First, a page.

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Green Tree Snake – Facts, Pics, Video

green tree snake

CC Image courtesy of Bill Higham on Flickr

The image of snakes in our mind is that of a fearsome animal.

However, not all snakes are ruthless. Some species are harmless and quite attractive to look at. The Green Tree Snake is one such species.

Description

Green Tree snakes are one of the splendid-looking snakes. Although characterized by a striking green color, a closer look would reveal that these snakes have a splattering of white, yellow, and blue, making their bodies like a work of art. This medley of colors helps them blend in the environment and trick their predators. Funnily, the unique green color is not there when the young ones hatch. The newborns are maroon or yellow. It’s only after 6-8 months that their body becomes green. Another remarkable feature is their laterally compressed bodies with a diamond-shaped head that is covered with fragmented scales. 

They are lean and slender with males weighing around 1,100–1,400 g. The females are comparatively heavier at 1,600 g at the best. The total length of the Green Tree snake, including the tail, is 4.9–5.9 ft. 

Toxicity

Its venom is only slightly toxic and not dangerous to humans. 

Home and Habitat

Green Tree snakes are natives of New Guinea and Australia. These snakes are a common sight in Australia’s Northern tropics, eastern parts, and Kimberley region in Western Australia. 

Green Tree snakes are arboreal or tree-dwelling species. And it’s by their distinct dwelling place that they derive their name from. They can be spotted delicately coiled around tree branches with their heads in the middle of the coil. Although chiefly arboreal but can be seen slithering on the ground as well.  

When near the water bodies, the long grass helps them to hide from their prey by camouflage themselves . They are diurnal by nature. This means that they are active during the day, while the nighttime is spent either resting or sleeping. The green tree snakes use hollowed trees, herbage, crevices in rocks, etc for their relaxation. The can climb walls and trees.

These snakes are a rage among collectors owing to their color and are often kept in captivity.

Food

These lovely looking reptiles are carnivorous and find their sustenance from consuming smaller mammals like rodents and skinks, tree lizards, and geckos in the reptilian variety. The adult snakes also leave the trees to hunt for their food on the ground.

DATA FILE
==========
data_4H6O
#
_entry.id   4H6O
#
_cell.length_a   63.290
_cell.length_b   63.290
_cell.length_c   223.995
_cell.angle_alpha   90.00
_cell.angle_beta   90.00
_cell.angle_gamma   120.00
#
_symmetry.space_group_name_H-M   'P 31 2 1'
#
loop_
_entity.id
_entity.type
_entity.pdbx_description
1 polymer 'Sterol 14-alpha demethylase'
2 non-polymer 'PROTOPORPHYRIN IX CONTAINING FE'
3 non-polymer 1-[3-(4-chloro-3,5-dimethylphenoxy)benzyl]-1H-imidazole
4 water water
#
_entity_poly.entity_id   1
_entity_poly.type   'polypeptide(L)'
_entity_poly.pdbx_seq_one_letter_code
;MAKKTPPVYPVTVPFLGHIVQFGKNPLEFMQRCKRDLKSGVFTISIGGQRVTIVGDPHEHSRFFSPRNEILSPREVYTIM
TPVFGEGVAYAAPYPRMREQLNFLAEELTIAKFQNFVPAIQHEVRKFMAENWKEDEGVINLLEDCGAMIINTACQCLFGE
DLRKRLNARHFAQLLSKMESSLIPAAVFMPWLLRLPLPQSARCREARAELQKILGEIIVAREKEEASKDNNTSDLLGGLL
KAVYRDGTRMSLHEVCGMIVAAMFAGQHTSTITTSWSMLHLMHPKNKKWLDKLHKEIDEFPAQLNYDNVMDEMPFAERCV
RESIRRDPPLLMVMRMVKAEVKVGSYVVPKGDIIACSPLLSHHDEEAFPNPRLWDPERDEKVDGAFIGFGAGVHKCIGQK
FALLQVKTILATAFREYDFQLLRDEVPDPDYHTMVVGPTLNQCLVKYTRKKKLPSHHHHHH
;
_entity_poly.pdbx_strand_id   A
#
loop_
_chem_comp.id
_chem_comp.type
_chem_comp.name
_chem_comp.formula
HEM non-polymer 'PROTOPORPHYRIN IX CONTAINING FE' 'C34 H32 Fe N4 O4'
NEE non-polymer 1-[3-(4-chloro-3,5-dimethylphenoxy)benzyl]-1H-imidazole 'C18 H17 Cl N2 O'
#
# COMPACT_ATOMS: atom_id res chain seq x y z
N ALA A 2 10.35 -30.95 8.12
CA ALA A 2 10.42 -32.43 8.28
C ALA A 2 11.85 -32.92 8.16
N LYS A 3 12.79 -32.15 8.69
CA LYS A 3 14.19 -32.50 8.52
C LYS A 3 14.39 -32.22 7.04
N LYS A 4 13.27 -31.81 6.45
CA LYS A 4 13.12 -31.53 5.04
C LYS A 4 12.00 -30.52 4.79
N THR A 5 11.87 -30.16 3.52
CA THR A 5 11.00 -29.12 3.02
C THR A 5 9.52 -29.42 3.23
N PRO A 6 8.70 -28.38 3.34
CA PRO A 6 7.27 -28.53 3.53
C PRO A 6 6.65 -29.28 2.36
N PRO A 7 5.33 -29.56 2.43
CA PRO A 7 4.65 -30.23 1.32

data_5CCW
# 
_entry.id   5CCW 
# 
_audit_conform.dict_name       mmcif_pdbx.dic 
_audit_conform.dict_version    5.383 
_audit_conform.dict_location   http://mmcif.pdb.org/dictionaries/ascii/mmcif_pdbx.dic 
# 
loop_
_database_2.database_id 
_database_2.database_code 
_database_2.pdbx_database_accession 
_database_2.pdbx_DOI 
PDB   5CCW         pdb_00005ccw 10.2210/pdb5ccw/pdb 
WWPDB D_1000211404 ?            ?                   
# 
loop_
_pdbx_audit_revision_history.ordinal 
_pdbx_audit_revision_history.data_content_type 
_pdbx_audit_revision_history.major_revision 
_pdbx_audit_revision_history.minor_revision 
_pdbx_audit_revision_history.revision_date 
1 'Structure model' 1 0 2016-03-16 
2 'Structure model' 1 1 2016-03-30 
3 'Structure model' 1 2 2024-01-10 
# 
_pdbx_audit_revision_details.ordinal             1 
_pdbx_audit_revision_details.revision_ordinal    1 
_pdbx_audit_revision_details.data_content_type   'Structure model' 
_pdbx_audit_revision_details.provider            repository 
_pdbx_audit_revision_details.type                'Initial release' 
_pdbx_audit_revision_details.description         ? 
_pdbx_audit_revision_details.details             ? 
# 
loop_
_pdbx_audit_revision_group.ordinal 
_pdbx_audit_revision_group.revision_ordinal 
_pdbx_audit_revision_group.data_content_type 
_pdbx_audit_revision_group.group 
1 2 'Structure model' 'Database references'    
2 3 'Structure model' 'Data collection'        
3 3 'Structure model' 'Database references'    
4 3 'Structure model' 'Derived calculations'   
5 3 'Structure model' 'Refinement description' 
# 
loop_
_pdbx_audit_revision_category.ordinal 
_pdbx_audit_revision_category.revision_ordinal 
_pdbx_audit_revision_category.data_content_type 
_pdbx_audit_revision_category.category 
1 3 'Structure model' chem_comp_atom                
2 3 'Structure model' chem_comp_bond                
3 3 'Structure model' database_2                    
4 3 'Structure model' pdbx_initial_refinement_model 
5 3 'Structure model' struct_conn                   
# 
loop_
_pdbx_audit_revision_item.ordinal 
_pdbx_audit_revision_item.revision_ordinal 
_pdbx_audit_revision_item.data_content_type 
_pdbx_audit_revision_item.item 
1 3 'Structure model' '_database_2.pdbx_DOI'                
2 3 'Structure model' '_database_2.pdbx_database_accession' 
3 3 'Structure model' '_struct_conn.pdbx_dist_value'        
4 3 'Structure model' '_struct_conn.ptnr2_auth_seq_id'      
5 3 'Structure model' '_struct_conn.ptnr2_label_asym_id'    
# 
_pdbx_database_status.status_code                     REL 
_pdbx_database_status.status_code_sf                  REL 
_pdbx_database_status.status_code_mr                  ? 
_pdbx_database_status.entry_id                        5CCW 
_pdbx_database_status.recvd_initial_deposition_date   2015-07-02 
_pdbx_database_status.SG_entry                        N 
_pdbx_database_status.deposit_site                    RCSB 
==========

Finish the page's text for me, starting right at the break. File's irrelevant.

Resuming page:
Green Tree snakes have a peculiar way of catching their prey. All they do is sits in a S-shaped position and wiggle their tail. When the prey comes close enough to satiate its curiosity about the moving object, it is attacked and suffocated.

green tree snake

CC Image courtesy of Bill Higham on Flickr

 

Behavior

They spend most of their time on trees, venturing on the ground only when they see a ground-bound prey or when they want to change the tree they dwell on. 

Known for their high temper, the Green Tree snakes are easily perturbed. When agitated they become very protective of themselves. They are solitude loving creatures and are active in the months of April – October. Onset on winters sees them hibernating in anthills and uninhabited rodent burrows with other green tree snakes.

Green tree snakes are very curious by nature and if spotted in a domestic surroundings like a garden, they would want to have a good look at you. They are characterized by agility and can escape quickly. As a defence mechanism they send noxious smelling fluid when they feel threatened.

Mating and Reproduction

The reproductive cycle of these snakes starts from late August and lasts until late December. Temperature, daylight, weight of the female are some of the factors that impact the mating season of the Green Tree snakes. A female snake lays anywhere between 6-30 eggs. Once the eggs are laid, it wraps its body around them to provide the required warmth. The young ones come out within 45 to 52 days of the depositing of the eggs. The hatchlings measure about 11 to 14 inches and change their color from yellow to green in 6-8 months. The males are comparatively more aggressive during the mating season a female while they are protecting their eggs. 

Conservation

The population of the Green Tree Snake is on the decline mainly due to its habitat being destroyed. This destruction is due to deforestation which clears their habitat rendering them homeless. They are also hunted by the New Guinea Indigenous for food. Despite all this, the IUCN lists the Green Tree Snakes as “Least Concern”.

To Sum Up

Green Tree Snakes are arboreal in nature venturing on the ground only occasionally. Their body is strikingly green with a diamond-shaped head. They are mostly found in various parts of Australia and New Guinea. Carnivorous like other reptiles, they survive on small rodents, tree lizards, fish etc . Their mating season lasts from August until December.

The green emerald green color that they are known for comes 6-8 months after the eggs are hatched. They are slender to look at and their venom is not dangerous to humans. Conservation-wise, Green Tree snakes are classified as non endangered species according to IUCN even after their rapid decline.

Green Tree Snakes are an essential part of the ecology of their habitat. They need all the help to help them to keep themselves from being extinct. Many a time they are hunted for their skin that’s used for making high-end products. Avoid purchasing animal skin products and contribute your bit to saving them. Use the three Rs- reduce, reuse, and recycle to help protect their habitat and help them live. 

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